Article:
This thesis investigates the impact of international trade on the sorting patterns of workers across firms and analyzes the implications for welfare. The first essay builds a model of matching between heterogeneous workers and firms in presence of search frictions. Variation in the worker type at the firm level exists in equilibrium only because of search costs. When firms gain access to foreign markets their revenue potential increases. When stakes are high, matching with the right worker becomes particularly important because deviations from the ideal match quickly reduce the value of the relationship. Hence exporting firms select sets of workers that are less dispersed relative to the average. The second essay documents the difference in the sorting patterns of workers between exporters and non-exporters in a French matched employer-employee dataset. We proxy the type of each worker using her average wage over her job spells and construct measures of the average type and type dispersion at the firm level. We find that exporting firms tolerate a lower dispersion in the pool of workers they hire. The matching between exporting firms and workers is even tighter in sectors characterized by better exporting opportunities as measured by foreign demand or tariffs. We also confirm the conjecture in the literature that exporters pay higher wages because, among other factors, they employ better workers. The final chapter explores the implications for wage inequality using the French Employer-Employee Data. We find that the differences in sorting in large part account for the existing differences in the wage structure between exporters and non-exporters. Exporting firms tend to have higher wages but tolerate a lower dispersion. Using an alternative theory-based measure of residual wage inequality, we also find that the unexplained component tends to be smaller in exporting and more productive firms, even when controlling for some differences in workforce composition. This finding suggests that exporters are better able to overcome frictions in the labour market in order to move closer to their ideal worker.

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Essays in International Trade (2011)

This dissertation consists of three chapters in the eld of international trade. The rst two, jointly written with Matilde Bombardini and Giovanni Gallipoli, explorethe role of skill dispersion as a source of comparative advantage. The first chapterpresents a tractable multi-country, multi-sector model of trade with search frictionsin which comparative advantage derives from (i) cross-sectoral differences inthe substitutability of workers’ skills and (ii) cross-country differences in the dispersionof skills in the working population. We provide conditions under whichhigher skill dispersion triggers specialization in sectors characterized by highersubstitutability among workers’ skills.The second chapter explores the empirical relevance of skill dispersion as adeterminant of the pattern of trade across industries. The analysis relies on microdatafrom the International Adult Literacy Survey to construct measures of skilldispersion. Results indicate that the latter has a significant effect on the pattern oftrade across industries, of a magnitude comparable to the aggregate endowmentsof human and physical capital. The result is robust to the controls for other proximatecauses of comparative advantage, such as institutional quality and flexibilityof labour markets.The third chapter offers a relatively unconventional approach to the empiricalanalysis of the factors that determine export decisions at the firm level, by exploring whether the characteristics of firms geographically located close to each otherplay a role in shaping their individual entry decisions. In particular, I develop anempirical framework to study whether export participation decisions of individualfirms are influenced by non-market interactions (e.g. learning or imitation) withfirms that belong to a common reference group. The main testable hypothesis isthat, in the presence of entry costs, group composition affects the degree of statedependence of individual export decisions. This proposition is tested by applying adynamic panel data estimator to a data set of Argentine manufacturing firms. Thefindings show that group composition influences individual export decisions. Mostof this effect is channelled through entry costs. Firms benefit from proximity toproductive firms but not from proximity to other exporters.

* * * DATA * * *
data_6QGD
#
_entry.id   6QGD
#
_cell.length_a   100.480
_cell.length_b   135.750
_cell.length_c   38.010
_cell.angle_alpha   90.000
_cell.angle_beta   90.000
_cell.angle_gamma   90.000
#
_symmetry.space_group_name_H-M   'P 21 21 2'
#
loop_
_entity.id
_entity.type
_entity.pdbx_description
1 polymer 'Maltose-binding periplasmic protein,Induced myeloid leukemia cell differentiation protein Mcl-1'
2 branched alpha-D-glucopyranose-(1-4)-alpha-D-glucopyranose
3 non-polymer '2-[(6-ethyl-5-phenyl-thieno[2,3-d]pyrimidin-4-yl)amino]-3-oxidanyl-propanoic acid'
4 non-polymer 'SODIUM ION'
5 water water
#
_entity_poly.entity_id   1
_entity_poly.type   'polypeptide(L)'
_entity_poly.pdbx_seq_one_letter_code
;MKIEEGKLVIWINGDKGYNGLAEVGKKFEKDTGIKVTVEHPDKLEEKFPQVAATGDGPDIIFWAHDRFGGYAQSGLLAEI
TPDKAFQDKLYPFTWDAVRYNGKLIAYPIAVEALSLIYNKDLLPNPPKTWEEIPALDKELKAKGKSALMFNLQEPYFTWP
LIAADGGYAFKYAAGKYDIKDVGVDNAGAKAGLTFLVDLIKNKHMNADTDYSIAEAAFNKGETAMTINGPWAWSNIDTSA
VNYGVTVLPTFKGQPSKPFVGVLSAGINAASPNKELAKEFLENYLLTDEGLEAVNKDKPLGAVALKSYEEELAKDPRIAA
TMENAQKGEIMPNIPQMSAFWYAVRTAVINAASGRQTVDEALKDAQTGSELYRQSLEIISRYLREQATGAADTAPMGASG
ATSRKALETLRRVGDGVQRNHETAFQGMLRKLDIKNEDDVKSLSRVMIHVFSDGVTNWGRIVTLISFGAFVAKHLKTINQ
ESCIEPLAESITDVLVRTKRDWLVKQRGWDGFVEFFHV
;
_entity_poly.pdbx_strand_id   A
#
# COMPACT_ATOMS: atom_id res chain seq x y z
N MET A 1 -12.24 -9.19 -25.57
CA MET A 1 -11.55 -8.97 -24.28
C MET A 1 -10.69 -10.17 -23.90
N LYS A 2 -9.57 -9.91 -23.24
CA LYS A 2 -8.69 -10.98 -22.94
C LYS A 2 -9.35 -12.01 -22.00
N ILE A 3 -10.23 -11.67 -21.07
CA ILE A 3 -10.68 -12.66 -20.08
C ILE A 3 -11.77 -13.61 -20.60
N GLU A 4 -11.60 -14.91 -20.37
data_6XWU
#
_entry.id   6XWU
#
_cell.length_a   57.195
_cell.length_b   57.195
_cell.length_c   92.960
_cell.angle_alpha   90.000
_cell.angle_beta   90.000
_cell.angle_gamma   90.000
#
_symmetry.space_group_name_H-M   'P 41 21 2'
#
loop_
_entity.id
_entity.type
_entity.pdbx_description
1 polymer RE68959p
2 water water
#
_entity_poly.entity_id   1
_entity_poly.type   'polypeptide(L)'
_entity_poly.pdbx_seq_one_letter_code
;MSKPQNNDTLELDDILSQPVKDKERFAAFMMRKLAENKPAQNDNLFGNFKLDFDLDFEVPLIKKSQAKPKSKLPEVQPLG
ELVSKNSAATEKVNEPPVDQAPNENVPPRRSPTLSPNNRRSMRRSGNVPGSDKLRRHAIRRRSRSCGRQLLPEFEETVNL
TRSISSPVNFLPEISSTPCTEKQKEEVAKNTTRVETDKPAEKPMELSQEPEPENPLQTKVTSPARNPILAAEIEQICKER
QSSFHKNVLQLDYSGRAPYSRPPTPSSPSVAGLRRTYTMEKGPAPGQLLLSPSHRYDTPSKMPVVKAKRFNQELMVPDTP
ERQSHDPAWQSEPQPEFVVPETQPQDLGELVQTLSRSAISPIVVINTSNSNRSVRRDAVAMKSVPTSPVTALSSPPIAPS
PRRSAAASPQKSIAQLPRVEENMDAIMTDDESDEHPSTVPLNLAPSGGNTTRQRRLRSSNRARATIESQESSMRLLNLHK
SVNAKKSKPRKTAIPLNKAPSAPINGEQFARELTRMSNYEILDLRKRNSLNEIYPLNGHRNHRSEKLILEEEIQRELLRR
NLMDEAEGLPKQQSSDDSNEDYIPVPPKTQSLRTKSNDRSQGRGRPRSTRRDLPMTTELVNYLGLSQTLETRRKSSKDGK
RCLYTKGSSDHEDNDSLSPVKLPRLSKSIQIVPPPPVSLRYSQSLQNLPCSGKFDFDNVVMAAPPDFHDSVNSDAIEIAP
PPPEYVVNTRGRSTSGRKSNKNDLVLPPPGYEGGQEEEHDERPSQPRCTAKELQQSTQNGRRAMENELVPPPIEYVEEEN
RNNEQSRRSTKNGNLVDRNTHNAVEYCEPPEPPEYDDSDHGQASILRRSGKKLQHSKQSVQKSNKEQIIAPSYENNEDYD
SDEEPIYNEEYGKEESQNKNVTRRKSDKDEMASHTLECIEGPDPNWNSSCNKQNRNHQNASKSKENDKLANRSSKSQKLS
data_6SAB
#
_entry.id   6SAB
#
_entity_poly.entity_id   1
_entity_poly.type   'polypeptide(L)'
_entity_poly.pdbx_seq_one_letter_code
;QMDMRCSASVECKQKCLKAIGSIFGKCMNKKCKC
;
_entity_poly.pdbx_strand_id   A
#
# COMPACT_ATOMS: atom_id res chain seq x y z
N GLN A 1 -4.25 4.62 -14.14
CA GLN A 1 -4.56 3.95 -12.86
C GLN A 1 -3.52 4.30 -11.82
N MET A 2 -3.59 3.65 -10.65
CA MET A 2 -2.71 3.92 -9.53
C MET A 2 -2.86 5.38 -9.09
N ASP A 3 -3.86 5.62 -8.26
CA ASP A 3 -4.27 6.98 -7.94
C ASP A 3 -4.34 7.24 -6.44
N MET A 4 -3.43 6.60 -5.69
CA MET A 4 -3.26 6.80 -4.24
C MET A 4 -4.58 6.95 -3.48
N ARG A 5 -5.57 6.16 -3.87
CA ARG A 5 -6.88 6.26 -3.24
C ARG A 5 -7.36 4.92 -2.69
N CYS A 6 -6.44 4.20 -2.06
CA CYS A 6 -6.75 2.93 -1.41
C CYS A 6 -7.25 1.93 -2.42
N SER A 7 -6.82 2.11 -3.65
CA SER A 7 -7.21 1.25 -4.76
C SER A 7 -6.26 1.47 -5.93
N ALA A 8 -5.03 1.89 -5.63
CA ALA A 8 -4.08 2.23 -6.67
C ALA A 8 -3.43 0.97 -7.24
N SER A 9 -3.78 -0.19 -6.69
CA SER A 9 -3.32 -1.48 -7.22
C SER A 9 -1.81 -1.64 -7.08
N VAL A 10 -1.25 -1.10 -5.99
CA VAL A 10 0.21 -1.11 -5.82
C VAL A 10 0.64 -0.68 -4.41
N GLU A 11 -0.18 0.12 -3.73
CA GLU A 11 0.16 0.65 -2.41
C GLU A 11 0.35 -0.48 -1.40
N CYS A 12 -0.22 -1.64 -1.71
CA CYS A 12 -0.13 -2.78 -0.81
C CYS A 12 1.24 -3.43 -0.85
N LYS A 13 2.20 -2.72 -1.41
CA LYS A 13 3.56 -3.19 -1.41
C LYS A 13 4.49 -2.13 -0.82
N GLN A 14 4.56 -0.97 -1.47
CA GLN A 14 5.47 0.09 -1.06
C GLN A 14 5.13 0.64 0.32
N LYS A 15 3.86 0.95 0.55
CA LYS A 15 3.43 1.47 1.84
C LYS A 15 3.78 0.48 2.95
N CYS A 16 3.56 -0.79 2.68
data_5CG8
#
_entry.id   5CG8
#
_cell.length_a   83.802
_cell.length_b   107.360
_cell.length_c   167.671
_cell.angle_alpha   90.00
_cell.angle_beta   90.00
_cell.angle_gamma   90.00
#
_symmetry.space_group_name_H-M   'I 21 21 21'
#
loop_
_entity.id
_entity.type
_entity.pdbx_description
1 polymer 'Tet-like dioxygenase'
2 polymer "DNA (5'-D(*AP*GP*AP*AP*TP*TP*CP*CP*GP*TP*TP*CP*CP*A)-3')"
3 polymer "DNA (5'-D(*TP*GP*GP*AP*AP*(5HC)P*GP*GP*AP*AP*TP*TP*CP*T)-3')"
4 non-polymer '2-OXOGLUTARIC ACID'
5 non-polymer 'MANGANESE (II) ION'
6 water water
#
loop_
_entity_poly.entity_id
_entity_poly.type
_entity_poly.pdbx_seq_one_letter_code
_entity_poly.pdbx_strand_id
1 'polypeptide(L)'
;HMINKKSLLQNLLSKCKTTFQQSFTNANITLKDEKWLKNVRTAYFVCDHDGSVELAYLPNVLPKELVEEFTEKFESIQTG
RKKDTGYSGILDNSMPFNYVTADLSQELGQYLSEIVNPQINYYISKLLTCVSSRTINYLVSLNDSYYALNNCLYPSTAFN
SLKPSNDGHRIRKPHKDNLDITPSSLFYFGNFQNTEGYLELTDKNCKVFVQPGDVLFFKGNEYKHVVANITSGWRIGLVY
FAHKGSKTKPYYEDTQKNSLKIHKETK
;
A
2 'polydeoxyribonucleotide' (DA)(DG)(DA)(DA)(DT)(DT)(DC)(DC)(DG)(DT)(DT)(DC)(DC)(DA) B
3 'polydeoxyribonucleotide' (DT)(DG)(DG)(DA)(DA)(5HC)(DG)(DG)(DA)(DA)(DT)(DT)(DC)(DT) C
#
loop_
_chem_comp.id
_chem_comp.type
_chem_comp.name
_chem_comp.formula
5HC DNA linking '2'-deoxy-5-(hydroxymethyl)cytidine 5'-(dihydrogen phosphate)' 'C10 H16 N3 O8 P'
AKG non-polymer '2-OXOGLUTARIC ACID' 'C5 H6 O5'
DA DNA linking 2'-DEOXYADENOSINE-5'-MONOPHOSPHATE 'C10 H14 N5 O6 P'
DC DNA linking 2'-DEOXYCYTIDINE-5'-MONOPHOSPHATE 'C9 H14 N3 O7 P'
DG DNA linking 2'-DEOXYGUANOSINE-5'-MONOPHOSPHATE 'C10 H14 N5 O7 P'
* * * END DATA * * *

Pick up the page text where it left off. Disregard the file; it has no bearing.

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Essays in international trade, political economy of protection and firm heterogeneity (2008)

The first two chapters study the effect of foreign lobbies on trade policy of a country which is a member of a Free Trade Agreement (FTA). They rely on a monopolistically competitive political economy model in which the government determines external tariffs endogenously. In the first paper the effect of foreign lobbying under the FTA is examined empirically using Canadian industry-level trade data that allow differentiating of lobby groups by the country of origin. The analysis suggests that the presence of foreign lobbying has a significant effect on the domestic trade policy: the presence of an organized lobbying group in an FTA partner country tends to raise trade barriers while an organized lobbying group of exporters from outside of the FTA is associated with less protection. The second paper analyses political viability of FTAs and their effect on the world trading system in the presence of lobbying by organized foreign interest groups. I show that the FTA in the presence of an organized lobby group in a prospective partner country may cause an increase in the level of protection against imports from third countries and impede trade with non-member countries. I also find that foreign lobby may encourage the local government to enter a welfare-reducing trade-diverting FTA. Finally, I show that the FTA increases the lobbying power of the organized lobby groups of the member countries, which can potentially obstruct the viability of welfare-improving multilateral trade liberalization.The last paper shows that the reason for a higher capital-labor ratio observed for exporting firms is a higher capital intensity of their production technology. Exporters are more productive, more likely to survive and, hence, more likely to repay loans. A higher repayment probability causes creditors to charge lower interest rate and reduces the marginal cost of the firm when a more capital-intensive technology is used. Here, a reduction in international trade costs stimulates exporting firms to use more efficient capital-intensive technologies, while non-exporters switch to less capital-intensive ones. This within-industry change in the composition of technologies reinforces the productivity advantage of exporters and contributes further to industry-wide productivity improvement. The results of model simulations highlight that to 10% of welfare and productivity gains of trade liberalization come from the adoption of new technologies by existing firms in the industry, thus amplifying the effect of resource reallocation from firms' entry and exit.